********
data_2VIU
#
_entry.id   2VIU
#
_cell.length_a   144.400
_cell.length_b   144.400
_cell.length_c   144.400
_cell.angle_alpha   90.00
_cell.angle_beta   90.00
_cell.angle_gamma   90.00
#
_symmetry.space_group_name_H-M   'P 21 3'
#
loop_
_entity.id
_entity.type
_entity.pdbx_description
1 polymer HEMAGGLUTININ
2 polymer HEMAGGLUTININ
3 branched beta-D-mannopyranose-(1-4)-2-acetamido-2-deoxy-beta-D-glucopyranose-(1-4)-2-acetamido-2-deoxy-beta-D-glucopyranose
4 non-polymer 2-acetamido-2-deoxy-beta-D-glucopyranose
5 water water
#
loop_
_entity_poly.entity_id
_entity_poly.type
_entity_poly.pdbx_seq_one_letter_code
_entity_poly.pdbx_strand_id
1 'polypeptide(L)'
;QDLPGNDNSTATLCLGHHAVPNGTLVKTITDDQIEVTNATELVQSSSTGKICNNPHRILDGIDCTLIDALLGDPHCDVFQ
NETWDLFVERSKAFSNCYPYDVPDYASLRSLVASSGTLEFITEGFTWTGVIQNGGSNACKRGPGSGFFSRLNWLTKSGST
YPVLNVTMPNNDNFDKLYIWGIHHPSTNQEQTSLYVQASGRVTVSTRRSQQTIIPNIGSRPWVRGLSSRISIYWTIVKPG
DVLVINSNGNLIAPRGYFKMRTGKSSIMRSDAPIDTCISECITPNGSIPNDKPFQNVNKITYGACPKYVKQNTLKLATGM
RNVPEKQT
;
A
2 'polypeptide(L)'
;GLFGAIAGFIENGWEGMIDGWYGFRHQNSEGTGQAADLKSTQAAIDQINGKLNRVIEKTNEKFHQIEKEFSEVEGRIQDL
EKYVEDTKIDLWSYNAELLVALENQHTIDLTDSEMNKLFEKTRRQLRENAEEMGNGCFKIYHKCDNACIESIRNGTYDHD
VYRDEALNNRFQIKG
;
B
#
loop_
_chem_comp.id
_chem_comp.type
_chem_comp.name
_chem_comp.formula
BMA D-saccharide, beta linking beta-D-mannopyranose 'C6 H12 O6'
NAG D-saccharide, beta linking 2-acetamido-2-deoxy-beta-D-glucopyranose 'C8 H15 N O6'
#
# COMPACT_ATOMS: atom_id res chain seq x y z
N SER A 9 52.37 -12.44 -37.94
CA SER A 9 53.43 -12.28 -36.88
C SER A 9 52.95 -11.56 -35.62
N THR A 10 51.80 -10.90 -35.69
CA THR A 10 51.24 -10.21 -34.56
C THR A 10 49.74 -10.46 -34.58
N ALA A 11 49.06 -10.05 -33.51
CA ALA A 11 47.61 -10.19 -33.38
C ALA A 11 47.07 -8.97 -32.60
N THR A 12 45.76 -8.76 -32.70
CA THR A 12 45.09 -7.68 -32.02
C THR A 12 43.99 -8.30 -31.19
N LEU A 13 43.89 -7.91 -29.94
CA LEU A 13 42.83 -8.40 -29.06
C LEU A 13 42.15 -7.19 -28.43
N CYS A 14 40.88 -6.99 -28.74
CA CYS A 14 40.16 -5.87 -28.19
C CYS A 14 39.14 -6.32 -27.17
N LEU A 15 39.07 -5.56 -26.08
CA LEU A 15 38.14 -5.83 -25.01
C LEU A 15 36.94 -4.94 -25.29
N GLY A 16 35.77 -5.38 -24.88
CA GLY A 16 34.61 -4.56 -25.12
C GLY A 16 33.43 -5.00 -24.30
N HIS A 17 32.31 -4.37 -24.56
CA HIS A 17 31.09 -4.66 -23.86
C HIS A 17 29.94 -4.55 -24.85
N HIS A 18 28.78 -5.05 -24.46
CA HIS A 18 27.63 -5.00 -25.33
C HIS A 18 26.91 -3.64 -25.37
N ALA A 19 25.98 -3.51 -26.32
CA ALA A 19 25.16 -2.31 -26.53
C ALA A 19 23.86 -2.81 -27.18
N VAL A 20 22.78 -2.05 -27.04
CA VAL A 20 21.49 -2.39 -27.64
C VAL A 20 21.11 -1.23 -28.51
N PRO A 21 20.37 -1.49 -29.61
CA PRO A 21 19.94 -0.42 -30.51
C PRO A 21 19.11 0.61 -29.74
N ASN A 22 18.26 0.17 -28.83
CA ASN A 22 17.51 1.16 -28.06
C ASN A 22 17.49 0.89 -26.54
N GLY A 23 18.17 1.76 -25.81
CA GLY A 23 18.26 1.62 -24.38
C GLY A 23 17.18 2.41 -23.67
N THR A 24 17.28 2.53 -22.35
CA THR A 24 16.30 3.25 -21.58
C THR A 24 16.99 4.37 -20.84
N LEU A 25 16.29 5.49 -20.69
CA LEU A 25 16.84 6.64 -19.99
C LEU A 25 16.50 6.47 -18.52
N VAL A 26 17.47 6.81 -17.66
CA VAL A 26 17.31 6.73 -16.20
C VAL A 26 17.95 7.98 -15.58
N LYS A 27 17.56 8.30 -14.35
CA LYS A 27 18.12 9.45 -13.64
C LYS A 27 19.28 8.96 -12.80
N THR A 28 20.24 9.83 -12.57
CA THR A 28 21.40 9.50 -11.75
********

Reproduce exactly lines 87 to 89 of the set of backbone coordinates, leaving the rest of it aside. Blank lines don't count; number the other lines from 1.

CA VAL A 20 21.49 -2.39 -27.64
C VAL A 20 21.11 -1.23 -28.51
N PRO A 21 20.37 -1.49 -29.61